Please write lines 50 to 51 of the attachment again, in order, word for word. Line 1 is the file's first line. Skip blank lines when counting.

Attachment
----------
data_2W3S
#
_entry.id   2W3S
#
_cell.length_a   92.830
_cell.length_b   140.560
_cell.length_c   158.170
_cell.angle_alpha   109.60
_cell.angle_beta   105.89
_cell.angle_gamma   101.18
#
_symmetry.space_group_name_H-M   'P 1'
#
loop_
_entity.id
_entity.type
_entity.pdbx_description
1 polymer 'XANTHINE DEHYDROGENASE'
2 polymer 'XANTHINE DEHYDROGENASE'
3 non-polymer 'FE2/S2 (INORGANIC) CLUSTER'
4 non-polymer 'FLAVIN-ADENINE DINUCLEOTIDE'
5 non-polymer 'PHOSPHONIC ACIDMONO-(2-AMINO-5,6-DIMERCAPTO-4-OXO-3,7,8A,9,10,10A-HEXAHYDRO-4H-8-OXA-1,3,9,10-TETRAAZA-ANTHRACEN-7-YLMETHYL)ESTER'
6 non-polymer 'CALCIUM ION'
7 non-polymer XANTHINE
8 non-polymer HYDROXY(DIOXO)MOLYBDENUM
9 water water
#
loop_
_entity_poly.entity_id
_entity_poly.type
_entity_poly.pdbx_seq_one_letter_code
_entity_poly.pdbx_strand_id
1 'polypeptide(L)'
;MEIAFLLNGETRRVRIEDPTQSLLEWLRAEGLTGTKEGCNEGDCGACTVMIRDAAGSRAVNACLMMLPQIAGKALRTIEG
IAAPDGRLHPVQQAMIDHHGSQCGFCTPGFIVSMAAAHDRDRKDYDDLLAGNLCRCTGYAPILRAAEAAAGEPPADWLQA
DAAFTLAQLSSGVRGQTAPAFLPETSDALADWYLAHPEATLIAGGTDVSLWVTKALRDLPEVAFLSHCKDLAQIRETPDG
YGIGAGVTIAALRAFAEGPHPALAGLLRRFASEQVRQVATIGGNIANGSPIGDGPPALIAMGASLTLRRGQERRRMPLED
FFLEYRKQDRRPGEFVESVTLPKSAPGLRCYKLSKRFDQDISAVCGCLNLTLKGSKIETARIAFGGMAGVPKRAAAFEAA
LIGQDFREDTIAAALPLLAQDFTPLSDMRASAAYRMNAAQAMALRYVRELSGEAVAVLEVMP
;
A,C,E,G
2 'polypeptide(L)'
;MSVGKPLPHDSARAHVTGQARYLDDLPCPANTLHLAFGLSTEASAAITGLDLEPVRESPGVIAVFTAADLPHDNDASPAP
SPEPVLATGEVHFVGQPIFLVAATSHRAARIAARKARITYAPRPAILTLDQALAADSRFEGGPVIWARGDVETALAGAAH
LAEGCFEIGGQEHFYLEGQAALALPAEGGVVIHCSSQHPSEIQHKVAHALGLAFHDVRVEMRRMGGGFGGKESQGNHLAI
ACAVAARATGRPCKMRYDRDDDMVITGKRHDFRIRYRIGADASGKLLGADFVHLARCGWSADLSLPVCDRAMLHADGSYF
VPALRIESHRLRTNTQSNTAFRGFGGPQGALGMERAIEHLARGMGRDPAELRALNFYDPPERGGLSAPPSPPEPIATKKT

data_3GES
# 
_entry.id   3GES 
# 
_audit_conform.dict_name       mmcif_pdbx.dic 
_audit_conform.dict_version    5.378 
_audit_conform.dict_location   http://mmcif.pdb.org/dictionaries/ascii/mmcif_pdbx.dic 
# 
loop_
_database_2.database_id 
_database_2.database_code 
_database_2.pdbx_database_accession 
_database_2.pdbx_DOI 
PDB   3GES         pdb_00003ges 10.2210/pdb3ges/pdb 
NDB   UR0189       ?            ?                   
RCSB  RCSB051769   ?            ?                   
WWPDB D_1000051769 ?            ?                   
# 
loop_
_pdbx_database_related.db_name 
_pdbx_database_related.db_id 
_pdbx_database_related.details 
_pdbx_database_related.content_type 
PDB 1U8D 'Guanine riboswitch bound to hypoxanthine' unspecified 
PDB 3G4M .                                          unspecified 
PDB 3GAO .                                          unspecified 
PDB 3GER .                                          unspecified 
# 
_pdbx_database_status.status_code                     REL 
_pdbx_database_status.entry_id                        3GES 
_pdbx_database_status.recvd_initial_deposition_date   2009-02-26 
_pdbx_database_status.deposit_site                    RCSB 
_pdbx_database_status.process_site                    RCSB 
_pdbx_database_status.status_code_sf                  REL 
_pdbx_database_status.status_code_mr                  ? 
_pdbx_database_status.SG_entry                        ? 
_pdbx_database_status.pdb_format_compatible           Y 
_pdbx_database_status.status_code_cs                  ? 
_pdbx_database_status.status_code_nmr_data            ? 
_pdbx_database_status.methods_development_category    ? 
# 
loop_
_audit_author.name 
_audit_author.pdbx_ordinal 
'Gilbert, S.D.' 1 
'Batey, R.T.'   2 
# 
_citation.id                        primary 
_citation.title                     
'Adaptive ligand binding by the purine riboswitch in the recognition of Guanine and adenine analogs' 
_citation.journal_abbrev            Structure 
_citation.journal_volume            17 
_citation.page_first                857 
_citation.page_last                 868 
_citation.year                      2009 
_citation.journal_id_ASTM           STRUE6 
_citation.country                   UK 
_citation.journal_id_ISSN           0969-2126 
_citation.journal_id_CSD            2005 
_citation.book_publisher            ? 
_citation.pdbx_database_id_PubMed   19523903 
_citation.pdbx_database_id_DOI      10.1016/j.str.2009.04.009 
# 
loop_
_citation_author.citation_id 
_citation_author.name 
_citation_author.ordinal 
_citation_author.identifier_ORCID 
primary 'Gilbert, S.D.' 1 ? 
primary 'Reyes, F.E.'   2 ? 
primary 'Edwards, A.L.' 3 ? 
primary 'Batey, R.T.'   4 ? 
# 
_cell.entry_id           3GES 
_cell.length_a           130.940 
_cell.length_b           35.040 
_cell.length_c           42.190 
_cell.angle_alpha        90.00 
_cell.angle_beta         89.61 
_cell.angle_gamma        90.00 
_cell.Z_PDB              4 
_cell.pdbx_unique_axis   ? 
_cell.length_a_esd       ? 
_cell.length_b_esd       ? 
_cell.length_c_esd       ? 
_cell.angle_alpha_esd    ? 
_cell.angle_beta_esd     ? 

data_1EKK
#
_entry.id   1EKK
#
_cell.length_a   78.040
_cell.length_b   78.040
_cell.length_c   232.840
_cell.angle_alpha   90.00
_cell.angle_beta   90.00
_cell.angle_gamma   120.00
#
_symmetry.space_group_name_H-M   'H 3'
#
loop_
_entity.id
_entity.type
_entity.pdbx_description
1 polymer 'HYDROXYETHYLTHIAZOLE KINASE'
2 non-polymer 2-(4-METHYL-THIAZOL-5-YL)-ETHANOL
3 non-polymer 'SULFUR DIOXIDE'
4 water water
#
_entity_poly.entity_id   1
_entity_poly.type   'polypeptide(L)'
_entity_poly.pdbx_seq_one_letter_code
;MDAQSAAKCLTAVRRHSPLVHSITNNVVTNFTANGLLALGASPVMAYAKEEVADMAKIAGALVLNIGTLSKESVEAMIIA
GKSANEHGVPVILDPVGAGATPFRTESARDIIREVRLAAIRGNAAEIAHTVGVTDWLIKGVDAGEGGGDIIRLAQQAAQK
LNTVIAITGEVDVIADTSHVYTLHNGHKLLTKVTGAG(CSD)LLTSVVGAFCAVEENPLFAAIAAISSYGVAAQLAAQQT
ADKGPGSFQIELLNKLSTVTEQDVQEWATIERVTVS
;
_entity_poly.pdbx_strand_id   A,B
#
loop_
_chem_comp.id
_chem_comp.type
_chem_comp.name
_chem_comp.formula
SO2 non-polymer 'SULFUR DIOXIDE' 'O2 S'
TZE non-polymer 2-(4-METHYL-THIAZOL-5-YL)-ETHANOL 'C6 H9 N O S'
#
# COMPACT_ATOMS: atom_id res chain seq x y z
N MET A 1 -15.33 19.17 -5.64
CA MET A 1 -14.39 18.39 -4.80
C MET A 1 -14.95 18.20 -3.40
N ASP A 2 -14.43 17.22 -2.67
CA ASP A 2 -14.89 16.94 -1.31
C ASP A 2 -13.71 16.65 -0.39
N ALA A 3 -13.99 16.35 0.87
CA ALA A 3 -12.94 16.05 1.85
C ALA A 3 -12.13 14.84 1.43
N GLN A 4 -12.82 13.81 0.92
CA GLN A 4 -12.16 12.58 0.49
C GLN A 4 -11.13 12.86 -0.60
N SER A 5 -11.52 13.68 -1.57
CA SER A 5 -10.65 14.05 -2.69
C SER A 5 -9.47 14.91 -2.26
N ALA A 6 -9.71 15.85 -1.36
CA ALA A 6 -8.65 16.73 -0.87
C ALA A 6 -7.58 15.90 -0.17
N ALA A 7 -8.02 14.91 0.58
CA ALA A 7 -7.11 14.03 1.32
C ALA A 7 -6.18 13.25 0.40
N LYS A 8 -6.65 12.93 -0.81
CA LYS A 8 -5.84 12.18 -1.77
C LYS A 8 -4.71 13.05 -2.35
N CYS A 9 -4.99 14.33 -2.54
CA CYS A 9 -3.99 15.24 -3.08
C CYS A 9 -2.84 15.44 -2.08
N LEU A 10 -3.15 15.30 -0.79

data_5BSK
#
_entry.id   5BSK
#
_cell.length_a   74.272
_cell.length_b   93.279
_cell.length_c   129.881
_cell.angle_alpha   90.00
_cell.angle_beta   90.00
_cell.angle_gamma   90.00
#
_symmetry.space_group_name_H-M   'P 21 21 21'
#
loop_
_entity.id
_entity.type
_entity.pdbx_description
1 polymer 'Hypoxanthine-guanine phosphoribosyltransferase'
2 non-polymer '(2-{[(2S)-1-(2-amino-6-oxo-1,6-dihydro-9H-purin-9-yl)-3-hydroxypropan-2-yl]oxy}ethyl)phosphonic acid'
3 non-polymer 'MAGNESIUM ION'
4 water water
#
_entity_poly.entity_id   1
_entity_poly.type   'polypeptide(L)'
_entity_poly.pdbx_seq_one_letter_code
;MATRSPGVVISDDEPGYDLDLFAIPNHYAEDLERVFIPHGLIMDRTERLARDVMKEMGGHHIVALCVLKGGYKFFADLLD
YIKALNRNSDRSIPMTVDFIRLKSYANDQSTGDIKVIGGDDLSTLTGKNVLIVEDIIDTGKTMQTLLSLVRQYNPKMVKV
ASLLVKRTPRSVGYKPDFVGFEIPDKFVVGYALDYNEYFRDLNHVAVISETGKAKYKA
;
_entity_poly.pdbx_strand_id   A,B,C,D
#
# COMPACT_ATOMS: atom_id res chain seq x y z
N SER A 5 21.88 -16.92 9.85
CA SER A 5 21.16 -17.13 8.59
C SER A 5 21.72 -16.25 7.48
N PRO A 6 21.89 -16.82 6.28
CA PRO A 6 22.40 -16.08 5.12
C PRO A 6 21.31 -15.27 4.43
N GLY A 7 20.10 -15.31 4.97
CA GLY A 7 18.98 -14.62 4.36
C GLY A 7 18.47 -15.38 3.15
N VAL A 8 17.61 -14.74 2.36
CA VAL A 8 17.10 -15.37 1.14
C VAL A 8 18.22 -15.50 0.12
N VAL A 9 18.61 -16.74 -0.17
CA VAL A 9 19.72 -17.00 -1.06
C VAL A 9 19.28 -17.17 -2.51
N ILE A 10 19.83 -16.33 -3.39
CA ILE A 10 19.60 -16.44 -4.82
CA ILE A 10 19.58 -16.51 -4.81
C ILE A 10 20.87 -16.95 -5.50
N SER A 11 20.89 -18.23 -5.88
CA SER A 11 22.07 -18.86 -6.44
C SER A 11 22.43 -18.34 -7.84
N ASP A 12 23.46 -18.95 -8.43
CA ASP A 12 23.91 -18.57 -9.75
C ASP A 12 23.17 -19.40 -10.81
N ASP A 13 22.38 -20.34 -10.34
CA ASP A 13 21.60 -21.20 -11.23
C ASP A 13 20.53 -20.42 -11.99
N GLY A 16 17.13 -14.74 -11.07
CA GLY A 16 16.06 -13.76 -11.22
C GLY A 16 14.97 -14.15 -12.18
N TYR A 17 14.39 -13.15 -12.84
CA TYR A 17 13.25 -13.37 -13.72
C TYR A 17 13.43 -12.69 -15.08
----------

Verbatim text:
_entry.id   3GES 
# 